**The Open Science Agreements Toolkit**
**Disclaimer: These agreements are templates and *still in development*. They are provided for discussion and shared development but nothing contained in the OSAT should be construed as legal advice or forming a lawyer client relationship. Furthermore, we cannot guarantee that any document herein is appropriate for your use. They are provided for your information and modification but no party involved with the creation of the OSAT is to be held liable for any claim or dispute arising from their use or distribution.**
The success of open science depends on more than just changing how scientists do research.
The work of researchers is embedded in a network of relationships with institutions, industry, funders, patients, patient groups, research participants, and more.
Many of these relationships rely on formal legal agreements. Whether researchers are sending materials and data to one another (material and data transfer agreements), funders are providing the funds needed to conduct research (funding agreements), groups are collaborating on a single project (project collaboration agreements), groups are conducting an ongoing research effort (partnership and collaboration agreements), or research participants are giving their consent to have their materials and data released (informed consent forms), they all rely on legally binding agreements.
The Open Science Agreements Toolkit (OSAT) is a project to develop versions of agreements aimed at enabling best open science practices and providing users with an alternative to traditional, restrictive agreements.
Each document in the OSAT is built around open science pillars:
1. No Restrictive Intellectual Property;
2. Open sharing of all research resources; and
3. Sharing credit through attribution and persistent digital indentifiers;
**Contents of the OSAT**
The current release of the OSAT contains initial versions of:
1. The Open Science Material and Data Transfer Agreement (OSMDTA)
2. The Open Science Funding Agreement (OSFA)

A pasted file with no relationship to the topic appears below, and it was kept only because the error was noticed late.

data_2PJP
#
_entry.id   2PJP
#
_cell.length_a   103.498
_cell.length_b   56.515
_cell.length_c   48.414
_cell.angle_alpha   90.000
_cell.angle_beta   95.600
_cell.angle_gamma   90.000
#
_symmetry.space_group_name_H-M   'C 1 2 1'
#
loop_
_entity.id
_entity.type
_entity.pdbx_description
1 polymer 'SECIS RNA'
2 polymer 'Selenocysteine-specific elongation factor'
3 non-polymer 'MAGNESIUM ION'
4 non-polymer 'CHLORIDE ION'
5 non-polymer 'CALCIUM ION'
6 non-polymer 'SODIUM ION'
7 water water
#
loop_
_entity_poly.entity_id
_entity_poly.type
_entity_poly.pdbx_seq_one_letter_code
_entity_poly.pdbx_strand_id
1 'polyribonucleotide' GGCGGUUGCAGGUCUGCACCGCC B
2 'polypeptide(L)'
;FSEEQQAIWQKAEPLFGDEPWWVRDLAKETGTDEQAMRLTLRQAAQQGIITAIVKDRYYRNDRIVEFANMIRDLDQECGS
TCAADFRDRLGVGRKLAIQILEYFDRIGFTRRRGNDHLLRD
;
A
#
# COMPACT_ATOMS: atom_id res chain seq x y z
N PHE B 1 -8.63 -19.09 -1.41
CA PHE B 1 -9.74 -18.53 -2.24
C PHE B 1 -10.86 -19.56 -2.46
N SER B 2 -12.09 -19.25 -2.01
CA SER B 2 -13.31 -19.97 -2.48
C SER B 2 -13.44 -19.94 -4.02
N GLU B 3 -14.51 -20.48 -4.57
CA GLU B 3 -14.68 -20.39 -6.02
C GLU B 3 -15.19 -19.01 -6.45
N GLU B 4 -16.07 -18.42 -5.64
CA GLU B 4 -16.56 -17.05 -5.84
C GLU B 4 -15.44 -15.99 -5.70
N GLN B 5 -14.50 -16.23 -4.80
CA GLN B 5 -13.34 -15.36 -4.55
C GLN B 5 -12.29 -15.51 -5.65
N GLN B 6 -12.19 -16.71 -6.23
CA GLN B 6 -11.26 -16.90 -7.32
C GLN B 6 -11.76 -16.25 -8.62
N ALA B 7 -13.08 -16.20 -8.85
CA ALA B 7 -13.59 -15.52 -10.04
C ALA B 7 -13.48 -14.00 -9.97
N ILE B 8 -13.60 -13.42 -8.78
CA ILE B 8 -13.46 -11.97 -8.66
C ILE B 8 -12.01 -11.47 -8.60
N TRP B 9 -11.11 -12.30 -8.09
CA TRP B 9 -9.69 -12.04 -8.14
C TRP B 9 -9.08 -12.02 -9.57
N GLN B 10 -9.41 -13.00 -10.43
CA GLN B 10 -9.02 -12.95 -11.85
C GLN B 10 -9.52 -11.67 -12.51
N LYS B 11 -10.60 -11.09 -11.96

3. The Open Science Project Agreement (OSPA)
4. The Open Science Collaboration Agreement (OSFA)
5. Human Readable Summaries for Each Document
All of these documents are made available in .doc format so you can easily modify them.
**Keep in mind these are Beta release versions to enable community engagement and distributed development. They will take more work to hone them and adapt them to to different contexts. Furthermore, while the documents created for the OSAT are designed to uphold the open science pillars discussed above that is not necessarily the case for the documents collected from elsewhere (see below). We want to provide you with as many resources as we can so you can contrast and compare, but that doesn't mean they all use the same approach. The approach taken depends on many variables and needs to be carefully considered within the context of any given organization.**
It also includes copies of agreements used by other open science oriented organizations:
1. The BioBricks Open MTA
2. The UK Biobank MTA
2. The Structural Genomics Consortium Open Science Trust Agreement
3. The Addgene MTA
All of these documents are provided to give you a broad overview of different approaches.
A good way of developing the OSAT docs yourself will be to fork this project (there is a good tutorial on how to do so if you search for it) and create your own version. Then we can keep track of all of the different folks using these docs and how they have adapted them to their context.
Feel free to leave comments and suggestions on how we can make the OSAT better!
**Report on Consent in Open Science**
The Report on Consent in Open Science, and the Information Pamphlet and Consent Template, should similarly be viewed as primarily for informational purposes. They are intended to indicate best practices but will need to be reviewed by the appropriate ethics board before being used.
We would like to thank Healthy Brains Healthy Lives (https://www.mcgill.ca/hbhl/) for funding the work that went into creating these initial OSAT documents as a Knowledge Mobilization Grant under the title "Open Science Policy Mobilization".
Prof. Richard Gold was the lead principle investigator with Prof. Bartha Knoppers, Prof. Yann Joly, and Dr. Jason Karamchandani as co-investigators.
We would further like to thank Mr. Max Morgan and the Structural Genomics Consortium (https://www.thesgc.org/) for providing copies of their agreements as starting material as well as for advice throughout the project. Similarly, we would like to thank Dr. Jason Karamchandani for providing documents developed for use by the CBIG Repository at The Neuro.